And the madeleines would be small and gone in a couple of even very child-sized mouthfuls … and I wouldn’t be sticking any candies or sugary frosting on the top … and they would be ever so wonderfully the perfect colour for the day.

Here then, in honour of Red Nose Day 2009 (and Mr Godfrey’s grandmother), are our extremely red velvet madeleines (based on a recipe by Pinch My Salt, except I converted her measurements into weights and used the batter to make about 40 madeleines).

red velvet madeleines

Red Velvet Madeleines

8 3/4 oz cake flour (or kate flour)
1 teaspoon baking powder
1 teaspoon salt
2 tablespoons unsweetened cocoa powder
2 oz (5 tbsp) red food colouring
4 oz unsalted butter, softened
10 1/2 oz caster sugar
2 eggs
1 teaspoon vanilla extract
8 1/2 oz buttermilk
1 teaspoon white wine vinegar
1 teaspoon baking soda

Preheat the oven to 350 degrees F/180 degrees C. Lightly oil the madeleine moulds.

Place the cake/kate flour, baking powder and salt in a medium bowl and whisk to combine. Set aside.

Mix the food colouring (yes, all of it) and the cocoa powder together in a small bowl (I bet you can’t do this without getting your hands red … if you give it to a small child to mix, be prepared for a red-splattered kitchen, too). Stir until the paste is smooth and without lumps. Set aside (don’t you think this recipe is beginning to sound a lot like an EU farming policy?).

Cream the butter and sugar together in a large bowl until fluffy (about 3 mins). Add the eggs gradually, beating well to combine. Scrape down the sides of the bowl.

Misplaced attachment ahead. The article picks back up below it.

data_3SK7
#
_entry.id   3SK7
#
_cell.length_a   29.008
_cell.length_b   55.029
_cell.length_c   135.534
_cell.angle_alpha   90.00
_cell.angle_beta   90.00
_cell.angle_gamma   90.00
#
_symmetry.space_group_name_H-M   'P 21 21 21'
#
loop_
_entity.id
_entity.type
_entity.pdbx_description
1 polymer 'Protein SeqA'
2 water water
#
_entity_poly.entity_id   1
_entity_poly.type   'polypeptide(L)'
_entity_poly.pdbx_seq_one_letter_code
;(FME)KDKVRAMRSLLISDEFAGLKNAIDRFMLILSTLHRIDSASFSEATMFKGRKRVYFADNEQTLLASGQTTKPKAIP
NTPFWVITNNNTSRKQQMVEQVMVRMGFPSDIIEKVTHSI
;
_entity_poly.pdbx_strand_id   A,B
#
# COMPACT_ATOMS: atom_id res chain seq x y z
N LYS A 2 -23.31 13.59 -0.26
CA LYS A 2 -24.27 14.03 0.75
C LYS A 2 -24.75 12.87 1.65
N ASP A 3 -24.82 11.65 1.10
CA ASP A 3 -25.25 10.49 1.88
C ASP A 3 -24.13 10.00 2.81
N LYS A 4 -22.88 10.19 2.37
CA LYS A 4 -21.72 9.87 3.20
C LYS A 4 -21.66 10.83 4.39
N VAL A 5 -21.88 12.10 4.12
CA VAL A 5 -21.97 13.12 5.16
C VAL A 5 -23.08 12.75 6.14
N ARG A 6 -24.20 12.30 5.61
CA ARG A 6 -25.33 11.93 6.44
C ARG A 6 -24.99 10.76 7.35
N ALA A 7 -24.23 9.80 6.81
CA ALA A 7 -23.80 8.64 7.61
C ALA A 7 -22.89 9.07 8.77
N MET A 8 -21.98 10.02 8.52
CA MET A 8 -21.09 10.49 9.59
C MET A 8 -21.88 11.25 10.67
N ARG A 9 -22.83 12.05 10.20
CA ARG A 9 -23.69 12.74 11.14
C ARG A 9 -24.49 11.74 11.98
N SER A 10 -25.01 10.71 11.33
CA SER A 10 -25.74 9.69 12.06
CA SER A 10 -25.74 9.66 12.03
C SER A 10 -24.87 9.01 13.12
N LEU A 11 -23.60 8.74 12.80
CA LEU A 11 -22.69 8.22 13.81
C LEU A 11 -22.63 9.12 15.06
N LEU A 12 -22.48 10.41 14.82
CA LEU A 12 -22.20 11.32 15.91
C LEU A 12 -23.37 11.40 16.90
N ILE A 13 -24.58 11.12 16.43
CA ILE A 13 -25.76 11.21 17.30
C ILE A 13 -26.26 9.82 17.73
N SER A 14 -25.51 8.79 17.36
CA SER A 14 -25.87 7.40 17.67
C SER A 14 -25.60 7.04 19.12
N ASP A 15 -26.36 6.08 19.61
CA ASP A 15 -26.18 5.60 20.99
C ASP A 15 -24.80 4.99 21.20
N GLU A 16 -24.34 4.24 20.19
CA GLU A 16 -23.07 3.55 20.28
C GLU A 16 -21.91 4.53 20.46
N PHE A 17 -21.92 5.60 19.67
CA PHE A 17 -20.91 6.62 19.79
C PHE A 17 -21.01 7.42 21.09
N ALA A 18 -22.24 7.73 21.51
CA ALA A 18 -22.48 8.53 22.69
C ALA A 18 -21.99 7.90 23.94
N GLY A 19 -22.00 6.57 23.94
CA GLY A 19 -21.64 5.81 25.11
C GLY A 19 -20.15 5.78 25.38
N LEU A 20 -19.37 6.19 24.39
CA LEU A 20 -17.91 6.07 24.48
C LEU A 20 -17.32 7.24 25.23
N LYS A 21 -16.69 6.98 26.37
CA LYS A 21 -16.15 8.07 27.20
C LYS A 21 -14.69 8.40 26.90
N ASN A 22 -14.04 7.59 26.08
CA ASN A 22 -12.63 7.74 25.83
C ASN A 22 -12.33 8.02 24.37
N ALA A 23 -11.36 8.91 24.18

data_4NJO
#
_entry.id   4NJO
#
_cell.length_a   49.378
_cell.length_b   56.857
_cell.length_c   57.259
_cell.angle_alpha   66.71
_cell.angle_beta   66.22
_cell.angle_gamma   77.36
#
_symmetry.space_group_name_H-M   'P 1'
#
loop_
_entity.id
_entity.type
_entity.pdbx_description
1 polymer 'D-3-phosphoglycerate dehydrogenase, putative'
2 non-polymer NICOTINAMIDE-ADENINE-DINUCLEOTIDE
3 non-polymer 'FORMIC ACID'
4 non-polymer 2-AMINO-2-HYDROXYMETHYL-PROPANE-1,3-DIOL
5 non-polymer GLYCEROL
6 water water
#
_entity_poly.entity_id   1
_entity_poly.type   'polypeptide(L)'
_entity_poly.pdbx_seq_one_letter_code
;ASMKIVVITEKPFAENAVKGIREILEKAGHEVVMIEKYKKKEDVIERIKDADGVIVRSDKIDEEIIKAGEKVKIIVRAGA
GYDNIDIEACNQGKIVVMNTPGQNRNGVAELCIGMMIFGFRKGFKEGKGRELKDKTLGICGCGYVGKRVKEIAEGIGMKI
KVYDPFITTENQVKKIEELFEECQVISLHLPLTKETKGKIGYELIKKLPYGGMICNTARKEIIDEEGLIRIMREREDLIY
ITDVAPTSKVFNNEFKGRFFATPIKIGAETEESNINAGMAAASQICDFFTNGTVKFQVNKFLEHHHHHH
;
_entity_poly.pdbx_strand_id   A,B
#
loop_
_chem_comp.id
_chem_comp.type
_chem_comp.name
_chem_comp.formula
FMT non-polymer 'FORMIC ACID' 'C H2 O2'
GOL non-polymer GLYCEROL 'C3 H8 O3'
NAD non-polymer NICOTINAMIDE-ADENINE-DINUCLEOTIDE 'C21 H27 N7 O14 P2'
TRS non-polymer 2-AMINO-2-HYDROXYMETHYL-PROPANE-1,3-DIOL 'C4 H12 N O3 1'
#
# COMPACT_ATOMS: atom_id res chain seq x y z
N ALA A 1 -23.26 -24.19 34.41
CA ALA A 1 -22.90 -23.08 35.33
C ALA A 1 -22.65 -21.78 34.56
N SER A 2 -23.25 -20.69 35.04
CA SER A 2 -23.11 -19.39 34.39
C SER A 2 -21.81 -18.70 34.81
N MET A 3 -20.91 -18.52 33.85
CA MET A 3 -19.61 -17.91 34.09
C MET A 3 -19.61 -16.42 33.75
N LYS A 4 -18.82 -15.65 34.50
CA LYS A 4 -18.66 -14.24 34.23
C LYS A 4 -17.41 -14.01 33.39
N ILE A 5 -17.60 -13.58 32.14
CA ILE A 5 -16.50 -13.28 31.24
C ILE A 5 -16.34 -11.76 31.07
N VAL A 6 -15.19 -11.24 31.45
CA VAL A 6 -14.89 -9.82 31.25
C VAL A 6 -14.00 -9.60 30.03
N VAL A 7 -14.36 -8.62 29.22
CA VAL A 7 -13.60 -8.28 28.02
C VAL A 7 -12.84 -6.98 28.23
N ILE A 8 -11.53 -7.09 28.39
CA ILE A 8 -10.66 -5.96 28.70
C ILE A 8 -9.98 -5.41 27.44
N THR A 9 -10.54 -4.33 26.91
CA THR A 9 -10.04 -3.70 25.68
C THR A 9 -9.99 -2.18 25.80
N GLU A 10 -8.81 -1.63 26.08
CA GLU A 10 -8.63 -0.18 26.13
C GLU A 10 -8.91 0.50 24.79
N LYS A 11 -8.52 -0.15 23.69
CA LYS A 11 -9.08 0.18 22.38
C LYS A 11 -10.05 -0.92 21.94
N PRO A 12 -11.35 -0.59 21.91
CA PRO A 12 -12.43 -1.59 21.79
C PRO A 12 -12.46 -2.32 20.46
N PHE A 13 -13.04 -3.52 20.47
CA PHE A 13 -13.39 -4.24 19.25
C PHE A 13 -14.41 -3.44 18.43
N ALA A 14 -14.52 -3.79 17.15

Add the vanilla and red cocoa paste. Beat then scrape down the sides of the bowl again.

Sift in one-third of the flour mix and beat to combine. Then beat in half of the buttermilk. Scrape.

Sift and beat in another third of the flour mix, then the rest of the buttermilk. Scrape.

Finally, sift and beat in the remaining third of the flour mix. Scrape.

In an egg cup or small bowl, mix together the vinegar and baking soda (fizzzzz – T liked this part!). Add the fizzy potion to the cake batter and beat to combine thoroughly.

Fill each madeleine mould with the batter until about 3/4 full. Bake for 8 to 10 minutes in the centre of the oven. Leave for 2 minutes in the pan before releasing each madeleine with a palette knife and transferring them to a wire rack to cool.

Leave a comment


  1. Your red nose day Madelaine’s look lovely. And you are right…it is only for a small cake and a special day.
    Such a coincidence that you should talk about red food colouring and red velvet cake. I went to Bath today and attended a cupcake course at The Bertinet Cooking School. I was on the table making red velvet cupcakes! She said we didn’t have to put in the food colouring if we didn’t want to. Our table voted not to use it. I will do a little write up of the day. I had fun and a good day out but there was very little teaching and tips to pick up on. Although, I can now do a pretty good marzipan rose for decoration.
    You are so right about primary school economics and fund raising. They don’t make sense. They would be better off if we just donated a fiver and called it a day. But that is not in the spirit of the day!
    Nice close up photos, by the way.

  2. Oh my… gorgeous!!!